3rd farm. From Aripo, I spent a night in Port of Spain, and left the next day for the Roods and Perches Farm in Tableland, in south-eastern Trinidad. I spend a full day with Wynette and her brother, Dr. Winthrop Harewood. They trusted me to plant 5 cocoa trees on the farm, in a place we named “Monica´s Row”.

It was both an honor and a pleasure to do the planting (with some guidance from Winthrop). As we walk through the land, and picked some ripe pods from the trees, Wynette and Winthrop talked about their cocoa projects for sustainable organic cocoa farming and future plans to expand the acreage under production. I was told the trees in Monica’s Row would be bearing pods in about three years.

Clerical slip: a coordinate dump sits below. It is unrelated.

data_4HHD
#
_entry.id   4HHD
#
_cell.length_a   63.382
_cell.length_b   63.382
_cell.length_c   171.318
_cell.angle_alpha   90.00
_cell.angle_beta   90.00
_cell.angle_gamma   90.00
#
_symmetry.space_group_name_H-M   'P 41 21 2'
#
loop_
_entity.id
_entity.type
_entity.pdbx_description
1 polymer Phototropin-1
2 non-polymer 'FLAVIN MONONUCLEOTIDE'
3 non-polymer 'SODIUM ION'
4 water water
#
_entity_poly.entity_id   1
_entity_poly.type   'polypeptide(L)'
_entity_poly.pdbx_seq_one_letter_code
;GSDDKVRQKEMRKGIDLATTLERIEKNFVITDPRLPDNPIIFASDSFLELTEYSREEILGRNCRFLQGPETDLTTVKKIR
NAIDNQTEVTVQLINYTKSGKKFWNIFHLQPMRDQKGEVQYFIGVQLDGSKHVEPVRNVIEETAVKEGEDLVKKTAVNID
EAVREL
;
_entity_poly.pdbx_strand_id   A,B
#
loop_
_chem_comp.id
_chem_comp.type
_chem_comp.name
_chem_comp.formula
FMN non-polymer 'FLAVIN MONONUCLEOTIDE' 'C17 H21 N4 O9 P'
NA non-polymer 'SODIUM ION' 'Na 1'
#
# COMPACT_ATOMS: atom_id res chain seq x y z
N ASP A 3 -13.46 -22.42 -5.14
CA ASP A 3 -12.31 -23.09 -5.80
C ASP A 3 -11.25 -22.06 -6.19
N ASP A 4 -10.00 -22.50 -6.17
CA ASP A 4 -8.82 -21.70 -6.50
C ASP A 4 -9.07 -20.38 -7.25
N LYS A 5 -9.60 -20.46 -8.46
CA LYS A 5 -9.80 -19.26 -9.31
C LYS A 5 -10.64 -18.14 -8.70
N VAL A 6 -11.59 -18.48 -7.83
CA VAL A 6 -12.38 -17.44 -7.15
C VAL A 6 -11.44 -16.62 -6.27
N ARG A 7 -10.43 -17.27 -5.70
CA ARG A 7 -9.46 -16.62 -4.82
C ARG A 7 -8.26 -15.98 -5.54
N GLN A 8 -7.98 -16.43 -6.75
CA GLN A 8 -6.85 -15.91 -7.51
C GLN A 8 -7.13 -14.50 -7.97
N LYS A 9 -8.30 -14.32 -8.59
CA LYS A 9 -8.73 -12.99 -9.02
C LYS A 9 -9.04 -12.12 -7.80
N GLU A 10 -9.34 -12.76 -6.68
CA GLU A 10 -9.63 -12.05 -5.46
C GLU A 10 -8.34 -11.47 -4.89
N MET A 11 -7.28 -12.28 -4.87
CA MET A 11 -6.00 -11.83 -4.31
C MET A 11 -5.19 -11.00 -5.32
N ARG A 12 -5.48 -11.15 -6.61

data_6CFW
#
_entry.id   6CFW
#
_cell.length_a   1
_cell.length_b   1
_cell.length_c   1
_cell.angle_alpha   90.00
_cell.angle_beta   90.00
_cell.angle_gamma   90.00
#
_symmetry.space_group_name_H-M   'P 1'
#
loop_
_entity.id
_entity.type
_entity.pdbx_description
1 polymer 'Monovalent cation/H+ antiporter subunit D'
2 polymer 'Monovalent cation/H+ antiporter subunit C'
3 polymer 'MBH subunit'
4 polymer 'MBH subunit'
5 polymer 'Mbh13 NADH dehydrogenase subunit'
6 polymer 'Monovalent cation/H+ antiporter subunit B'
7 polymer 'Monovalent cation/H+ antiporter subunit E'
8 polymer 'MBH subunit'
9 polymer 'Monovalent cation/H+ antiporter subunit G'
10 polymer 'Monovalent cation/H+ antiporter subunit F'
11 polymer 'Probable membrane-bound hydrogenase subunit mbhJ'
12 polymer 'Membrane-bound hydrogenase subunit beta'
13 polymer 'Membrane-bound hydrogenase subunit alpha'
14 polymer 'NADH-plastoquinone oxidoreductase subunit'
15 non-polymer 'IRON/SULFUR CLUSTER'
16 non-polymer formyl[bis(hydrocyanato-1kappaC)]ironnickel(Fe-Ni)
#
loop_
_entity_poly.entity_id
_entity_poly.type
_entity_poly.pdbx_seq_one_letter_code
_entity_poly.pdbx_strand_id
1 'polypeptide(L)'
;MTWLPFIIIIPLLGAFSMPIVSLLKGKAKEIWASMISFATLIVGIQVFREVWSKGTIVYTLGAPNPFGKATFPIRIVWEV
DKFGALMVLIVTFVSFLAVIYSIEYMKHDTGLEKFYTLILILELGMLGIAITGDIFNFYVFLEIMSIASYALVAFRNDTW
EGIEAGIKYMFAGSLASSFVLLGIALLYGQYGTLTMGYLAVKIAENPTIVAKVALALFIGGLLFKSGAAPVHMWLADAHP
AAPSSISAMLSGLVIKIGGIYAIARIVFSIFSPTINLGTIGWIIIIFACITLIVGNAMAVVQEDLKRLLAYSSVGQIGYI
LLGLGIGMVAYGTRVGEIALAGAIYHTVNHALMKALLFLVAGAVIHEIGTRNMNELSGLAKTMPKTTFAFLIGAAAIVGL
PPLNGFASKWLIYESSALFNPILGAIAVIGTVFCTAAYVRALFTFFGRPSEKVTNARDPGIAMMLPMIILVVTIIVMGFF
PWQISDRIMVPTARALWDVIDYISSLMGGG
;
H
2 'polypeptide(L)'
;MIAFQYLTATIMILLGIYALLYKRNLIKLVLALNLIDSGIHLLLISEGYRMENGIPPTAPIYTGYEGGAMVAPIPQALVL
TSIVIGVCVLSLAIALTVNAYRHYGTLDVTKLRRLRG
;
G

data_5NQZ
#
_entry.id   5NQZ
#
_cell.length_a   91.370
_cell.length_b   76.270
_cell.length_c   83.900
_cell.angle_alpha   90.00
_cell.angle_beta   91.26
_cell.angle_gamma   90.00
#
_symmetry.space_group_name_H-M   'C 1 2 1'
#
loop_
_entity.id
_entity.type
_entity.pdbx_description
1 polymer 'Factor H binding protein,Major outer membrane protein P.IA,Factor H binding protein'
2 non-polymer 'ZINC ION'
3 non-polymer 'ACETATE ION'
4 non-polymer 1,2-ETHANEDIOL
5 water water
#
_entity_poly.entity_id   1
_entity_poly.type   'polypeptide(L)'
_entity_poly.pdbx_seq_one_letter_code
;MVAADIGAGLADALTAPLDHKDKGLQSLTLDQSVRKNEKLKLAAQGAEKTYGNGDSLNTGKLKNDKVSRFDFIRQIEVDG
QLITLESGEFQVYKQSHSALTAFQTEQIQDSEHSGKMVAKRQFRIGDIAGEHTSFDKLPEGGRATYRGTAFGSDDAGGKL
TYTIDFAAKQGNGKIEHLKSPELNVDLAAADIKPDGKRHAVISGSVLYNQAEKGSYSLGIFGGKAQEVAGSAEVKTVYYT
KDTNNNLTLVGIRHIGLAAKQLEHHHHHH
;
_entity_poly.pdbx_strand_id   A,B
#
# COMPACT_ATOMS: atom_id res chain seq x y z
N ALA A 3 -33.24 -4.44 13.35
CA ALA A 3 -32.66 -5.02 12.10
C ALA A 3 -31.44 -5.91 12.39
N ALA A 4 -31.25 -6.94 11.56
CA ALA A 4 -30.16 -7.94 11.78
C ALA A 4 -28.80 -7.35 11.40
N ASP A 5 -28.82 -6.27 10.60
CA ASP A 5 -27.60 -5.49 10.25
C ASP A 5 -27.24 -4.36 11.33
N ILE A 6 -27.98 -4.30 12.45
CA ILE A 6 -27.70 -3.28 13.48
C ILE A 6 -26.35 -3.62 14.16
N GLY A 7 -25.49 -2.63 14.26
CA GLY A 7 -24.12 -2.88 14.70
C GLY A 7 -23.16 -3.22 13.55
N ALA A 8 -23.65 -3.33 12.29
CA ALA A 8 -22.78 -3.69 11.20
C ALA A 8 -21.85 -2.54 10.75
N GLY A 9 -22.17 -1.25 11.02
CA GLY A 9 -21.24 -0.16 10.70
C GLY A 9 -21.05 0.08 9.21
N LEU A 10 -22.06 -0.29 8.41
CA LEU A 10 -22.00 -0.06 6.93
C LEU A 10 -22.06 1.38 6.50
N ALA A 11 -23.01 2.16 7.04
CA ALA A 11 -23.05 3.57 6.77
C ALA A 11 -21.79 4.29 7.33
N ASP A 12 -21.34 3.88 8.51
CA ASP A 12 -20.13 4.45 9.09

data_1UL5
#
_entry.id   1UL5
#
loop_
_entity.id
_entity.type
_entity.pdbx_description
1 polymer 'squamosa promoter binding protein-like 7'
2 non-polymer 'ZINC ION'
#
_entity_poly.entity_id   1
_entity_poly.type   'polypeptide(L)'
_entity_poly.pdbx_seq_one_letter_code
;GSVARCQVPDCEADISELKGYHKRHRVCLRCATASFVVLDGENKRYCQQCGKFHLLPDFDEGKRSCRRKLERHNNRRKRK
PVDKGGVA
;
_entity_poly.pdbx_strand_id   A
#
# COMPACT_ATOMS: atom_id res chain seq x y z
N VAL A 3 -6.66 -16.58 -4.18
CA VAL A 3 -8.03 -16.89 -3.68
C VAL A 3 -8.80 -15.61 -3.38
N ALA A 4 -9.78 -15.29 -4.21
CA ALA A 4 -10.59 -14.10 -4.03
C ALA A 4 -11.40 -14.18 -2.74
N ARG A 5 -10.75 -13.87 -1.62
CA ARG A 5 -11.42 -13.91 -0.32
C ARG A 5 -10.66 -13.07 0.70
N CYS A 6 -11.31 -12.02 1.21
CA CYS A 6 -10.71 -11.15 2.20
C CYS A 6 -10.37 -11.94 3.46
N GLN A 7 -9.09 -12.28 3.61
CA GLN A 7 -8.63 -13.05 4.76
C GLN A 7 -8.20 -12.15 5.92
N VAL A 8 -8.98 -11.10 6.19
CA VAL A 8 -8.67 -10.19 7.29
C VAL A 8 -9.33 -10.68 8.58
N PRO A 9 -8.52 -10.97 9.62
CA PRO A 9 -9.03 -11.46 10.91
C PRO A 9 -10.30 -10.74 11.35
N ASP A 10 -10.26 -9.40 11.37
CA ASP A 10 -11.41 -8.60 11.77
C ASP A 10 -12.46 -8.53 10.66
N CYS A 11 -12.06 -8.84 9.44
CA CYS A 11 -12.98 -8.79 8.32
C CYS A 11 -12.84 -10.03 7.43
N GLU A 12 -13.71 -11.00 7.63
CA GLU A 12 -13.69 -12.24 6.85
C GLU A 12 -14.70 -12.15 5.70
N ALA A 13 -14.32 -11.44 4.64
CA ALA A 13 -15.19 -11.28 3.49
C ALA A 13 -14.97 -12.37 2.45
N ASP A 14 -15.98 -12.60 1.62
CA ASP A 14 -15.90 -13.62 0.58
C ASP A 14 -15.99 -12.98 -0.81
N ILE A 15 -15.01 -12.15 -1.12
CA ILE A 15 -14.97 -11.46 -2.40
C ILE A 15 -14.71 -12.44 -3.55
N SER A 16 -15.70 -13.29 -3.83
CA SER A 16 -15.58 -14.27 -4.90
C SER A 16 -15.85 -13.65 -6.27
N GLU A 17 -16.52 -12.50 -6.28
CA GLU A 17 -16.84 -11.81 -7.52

Before leaving Trinidad, I still had time for a one-day cultural trip in Port of Spain with Wynette and Bethany Milne to the National Museum, where I got a glimpse of the history of Trinidad, and two art galleries where I saw very good paintings from Caribbean artists. My last activity was a trip to Maracas Beach, where I had the traditional and delicious bake and shark. By the way, during the trip, I had the chance to have delicious meals! These ladies cook in fantastic ways!

Departure time. I left my work boots and most of my clothes in Trinidad and filled my backpack with cocoa beans from Roods and Perches, organic cocoa nibs from Bethany Estate and cocoa butter and cocoa powder from Charamal Estate. My backpack has never been so heavy, but it has never smelled so good either. Safely back in back in Portugal, I used some of the cocoa butter and nibs to make Easter bonbons and mendiants.